Knott's Berry Farm closes Halloween attraction after mental health advocates complain about content

Posted Thursday, September 29, 2016 9:44 AM | Contributed by Jeff

Knott’s Berry Farm and its parent company, Cedar Fair, announced Tuesday that they are shutting down the Halloween attraction Fear VR after the feature caused concern among mental health advocates. Mental health advocates nationwide emailed Knott’s and Cedar Fair administrators expressing their concern over the last week, that the portrayal of a possessed girl in a hospital as part of a virtual-reality horror show stigmatizes and denigrates individuals with mental illnesses.

Read more from The Orange County Register.

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Thursday, September 29, 2016 9:53 AM

I have to admit that after years of thinking that people might be over-sensitive to this kind of thing, maybe not. Our culture definitely stigmatizes mental health issues in a serious way. I've known enough people to commit suicide, suffer from chronic depression, bipolar disorder and eating disorders now to not really see a lot of humor or entertainment in it. It's probably time to be more enlightened. People will readily tell you that they're going to the doctor, but few people are willing to say they're going to a therapist or psychologist, and that's kind of screwed up. (For the record, I have at various times seen a therapist, and I'm better for is just as I would be for seeing a doctor when I'm sick.)

Thursday, September 29, 2016 12:45 PM

When it comes to Halloween, someone is oversensitive about EVERYTHING.

The way we tend to celebrate the season (and it is a season now) is meant to be scary, over the top and ridiculous. No one is undermining you because they turned whatever it is you are or you identify as or feel strongly about into fodder for celebration. The very point is to take elements of life and twist them to present them as scary, over the top and ridiculous.

Last edited by Lord Gonchar, Thursday, September 29, 2016 12:46 PM
Thursday, September 29, 2016 1:00 PM

So are you arguing that a little empathy is not warranted?

Thursday, September 29, 2016 1:15 PM

I don't see where the two are mutually exclusive. I can celebrate halloween by twisting the idea of a possessed girl at a hospital into a fun and scary experience and still have empathy or respect for those with legitimate issues. This is why we can make entertainment like movies and songs and art about things like death and cancer and hate and tragedy. It's ok to explore these things or use them in an entertaining way.

I'm arguing that everything is not meant to be an affront to someone.

Thursday, September 29, 2016 2:11 PM

I'm not arguing that it is. But I would still argue there's a difference between fantasy characters, like zombies and aliens, and characters rooted in real-ish conditions. I probably know the answer to this, but would you be OK with a chainsaw wielding mentally disabled person, or an amputee throwing fake legs at you? Would it bother you more if someone related to you had either of those conditions? This kind of bleeds into our political discussions, but I think there's a broader belief that if one can't empathize to a situation, then it's not worthy of consideration.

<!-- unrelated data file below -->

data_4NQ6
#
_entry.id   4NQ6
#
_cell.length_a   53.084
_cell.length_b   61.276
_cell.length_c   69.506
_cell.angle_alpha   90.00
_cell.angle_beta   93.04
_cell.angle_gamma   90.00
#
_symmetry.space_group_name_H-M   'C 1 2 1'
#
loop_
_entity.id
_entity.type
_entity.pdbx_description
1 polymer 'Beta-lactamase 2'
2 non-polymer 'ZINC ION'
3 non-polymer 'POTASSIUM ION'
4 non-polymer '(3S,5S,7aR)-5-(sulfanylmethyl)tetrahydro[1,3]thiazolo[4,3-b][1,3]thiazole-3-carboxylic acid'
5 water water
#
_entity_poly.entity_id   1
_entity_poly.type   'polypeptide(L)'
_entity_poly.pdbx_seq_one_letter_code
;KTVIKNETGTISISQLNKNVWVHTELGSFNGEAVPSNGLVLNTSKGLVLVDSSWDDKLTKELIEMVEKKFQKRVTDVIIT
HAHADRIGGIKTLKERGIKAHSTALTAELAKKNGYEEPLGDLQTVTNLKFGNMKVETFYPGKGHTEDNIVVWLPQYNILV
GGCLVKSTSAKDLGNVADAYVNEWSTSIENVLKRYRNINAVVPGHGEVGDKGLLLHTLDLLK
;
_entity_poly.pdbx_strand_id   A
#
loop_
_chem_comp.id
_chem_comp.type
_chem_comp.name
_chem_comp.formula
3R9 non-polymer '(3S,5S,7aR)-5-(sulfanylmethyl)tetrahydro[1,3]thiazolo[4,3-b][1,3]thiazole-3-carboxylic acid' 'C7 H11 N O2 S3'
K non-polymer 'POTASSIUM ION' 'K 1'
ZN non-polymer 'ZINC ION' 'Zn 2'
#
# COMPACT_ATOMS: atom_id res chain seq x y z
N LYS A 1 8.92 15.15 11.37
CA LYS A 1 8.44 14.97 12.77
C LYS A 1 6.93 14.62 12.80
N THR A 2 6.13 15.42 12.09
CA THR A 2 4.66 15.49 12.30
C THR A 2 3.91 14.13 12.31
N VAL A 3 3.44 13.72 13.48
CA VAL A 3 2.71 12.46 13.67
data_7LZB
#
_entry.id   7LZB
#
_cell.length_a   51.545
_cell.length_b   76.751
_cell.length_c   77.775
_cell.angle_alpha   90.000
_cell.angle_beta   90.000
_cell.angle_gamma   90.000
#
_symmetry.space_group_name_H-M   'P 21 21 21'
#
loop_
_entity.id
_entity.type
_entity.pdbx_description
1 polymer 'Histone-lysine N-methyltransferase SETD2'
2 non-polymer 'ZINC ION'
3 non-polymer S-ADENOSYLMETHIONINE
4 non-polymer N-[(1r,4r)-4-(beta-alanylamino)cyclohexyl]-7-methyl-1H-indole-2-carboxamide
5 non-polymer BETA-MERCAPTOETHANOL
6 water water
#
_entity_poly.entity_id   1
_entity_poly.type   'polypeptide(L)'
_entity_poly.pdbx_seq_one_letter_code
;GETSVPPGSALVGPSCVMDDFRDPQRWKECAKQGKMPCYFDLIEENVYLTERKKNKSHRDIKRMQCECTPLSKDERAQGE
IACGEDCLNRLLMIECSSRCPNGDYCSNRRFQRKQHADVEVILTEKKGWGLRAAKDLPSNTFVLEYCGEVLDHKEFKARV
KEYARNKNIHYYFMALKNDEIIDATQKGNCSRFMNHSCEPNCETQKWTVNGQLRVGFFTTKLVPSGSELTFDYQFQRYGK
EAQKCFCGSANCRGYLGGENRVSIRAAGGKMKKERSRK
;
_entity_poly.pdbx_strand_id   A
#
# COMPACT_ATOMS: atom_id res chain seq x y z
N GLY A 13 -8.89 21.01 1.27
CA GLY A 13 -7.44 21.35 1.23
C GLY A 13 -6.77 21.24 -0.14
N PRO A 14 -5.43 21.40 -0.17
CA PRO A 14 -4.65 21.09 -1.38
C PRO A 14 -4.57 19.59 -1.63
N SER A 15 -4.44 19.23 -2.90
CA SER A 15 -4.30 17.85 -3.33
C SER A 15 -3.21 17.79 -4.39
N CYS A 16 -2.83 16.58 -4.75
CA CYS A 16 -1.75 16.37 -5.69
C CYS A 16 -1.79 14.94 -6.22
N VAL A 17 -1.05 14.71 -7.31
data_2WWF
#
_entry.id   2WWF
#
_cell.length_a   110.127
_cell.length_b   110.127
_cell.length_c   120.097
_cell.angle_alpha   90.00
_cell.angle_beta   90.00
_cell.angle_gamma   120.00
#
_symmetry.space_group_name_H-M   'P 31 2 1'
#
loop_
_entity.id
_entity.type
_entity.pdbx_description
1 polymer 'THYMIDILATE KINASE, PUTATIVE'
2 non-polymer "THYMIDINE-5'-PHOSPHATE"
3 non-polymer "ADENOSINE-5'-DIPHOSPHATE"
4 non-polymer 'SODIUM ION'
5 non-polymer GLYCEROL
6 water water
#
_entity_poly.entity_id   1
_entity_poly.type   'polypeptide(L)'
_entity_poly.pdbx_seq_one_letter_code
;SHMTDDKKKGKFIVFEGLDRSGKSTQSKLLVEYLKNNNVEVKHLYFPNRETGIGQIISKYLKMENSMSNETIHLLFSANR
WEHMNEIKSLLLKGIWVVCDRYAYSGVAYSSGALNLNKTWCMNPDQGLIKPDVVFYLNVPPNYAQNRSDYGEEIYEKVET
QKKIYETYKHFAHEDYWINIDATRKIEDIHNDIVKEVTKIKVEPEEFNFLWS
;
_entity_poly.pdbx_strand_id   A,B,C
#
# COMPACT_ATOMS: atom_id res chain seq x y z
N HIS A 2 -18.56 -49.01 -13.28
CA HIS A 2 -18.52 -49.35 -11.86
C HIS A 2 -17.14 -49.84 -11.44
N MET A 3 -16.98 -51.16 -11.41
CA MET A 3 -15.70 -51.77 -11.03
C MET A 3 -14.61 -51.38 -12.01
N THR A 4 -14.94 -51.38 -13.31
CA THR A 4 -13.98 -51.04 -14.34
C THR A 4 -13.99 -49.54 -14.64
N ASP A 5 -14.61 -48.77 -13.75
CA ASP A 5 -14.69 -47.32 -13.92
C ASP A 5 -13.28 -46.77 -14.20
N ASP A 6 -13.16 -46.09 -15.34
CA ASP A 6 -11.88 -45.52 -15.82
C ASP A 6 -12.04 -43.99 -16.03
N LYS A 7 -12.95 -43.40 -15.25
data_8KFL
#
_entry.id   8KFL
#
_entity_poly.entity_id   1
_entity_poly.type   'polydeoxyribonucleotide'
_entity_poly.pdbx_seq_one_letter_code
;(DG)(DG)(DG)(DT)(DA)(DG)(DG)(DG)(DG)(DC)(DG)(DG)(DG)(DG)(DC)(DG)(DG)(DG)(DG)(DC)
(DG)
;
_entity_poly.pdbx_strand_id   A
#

I'm just wondering where you draw the line, because apparently Cedar Fair agrees that they may have crossed it.

Thursday, September 29, 2016 2:57 PM

What about the Slaughterhouse? Why aren't the animal rights activists all over that one? Sure, they're foam pig heads in there, but it depicts gruesome and bloody acts that some consider "cruel".

And I'm certain they're not portraying a modern mental hospital - I'm sure they're going for the American Horror Story/Asylum kind of vibe, where the treatment of the patients was often scarier than the idea of a mental illness itself. I don't know about you, but the idea of electroshock therapy, a straight jacket or a padded room, plus any other number of "treatments" is was scarier to me than any of the modern mental health issues they could be trying to stage in there.

Thursday, September 29, 2016 3:08 PM

I don't draw the line. Nothing is off limits...regardless of how close I am to it. I'm the guy that saw no problem with the actor at HHN calling the teenage girls, "whores." (and I hate the argument that I'm just not close enough to the source material)

And if you managed to cross that line with me, I'd a million years expect you to change for me. I'd avoid the things I'm adverse to like a reasonable human being.

In the case of Halloween, the real stuff is more desireable to me. Zombies and aliens are stupid...kinda. Some bat**** crazy mofo wanting to take my head off is pretty fun. Being trapped against my will and subjected to whatever is scary.

I despise the idea that entertainment has to be a certain way because someone doesn't like it. Too close to censorship for me. (and that's a weird place to plant the flag, I know, but it is what it is)

Cedar Fair is doing what any large publicly traded company would do in this situation...caving. It's not their place to take a stand. It's their place to be as middle-of-the-road accessible as possible. It doesn't take much noise to make things happen anymore. With likely no loss of business because of this removal, the bad PR likely "costs" them much more if they keep it.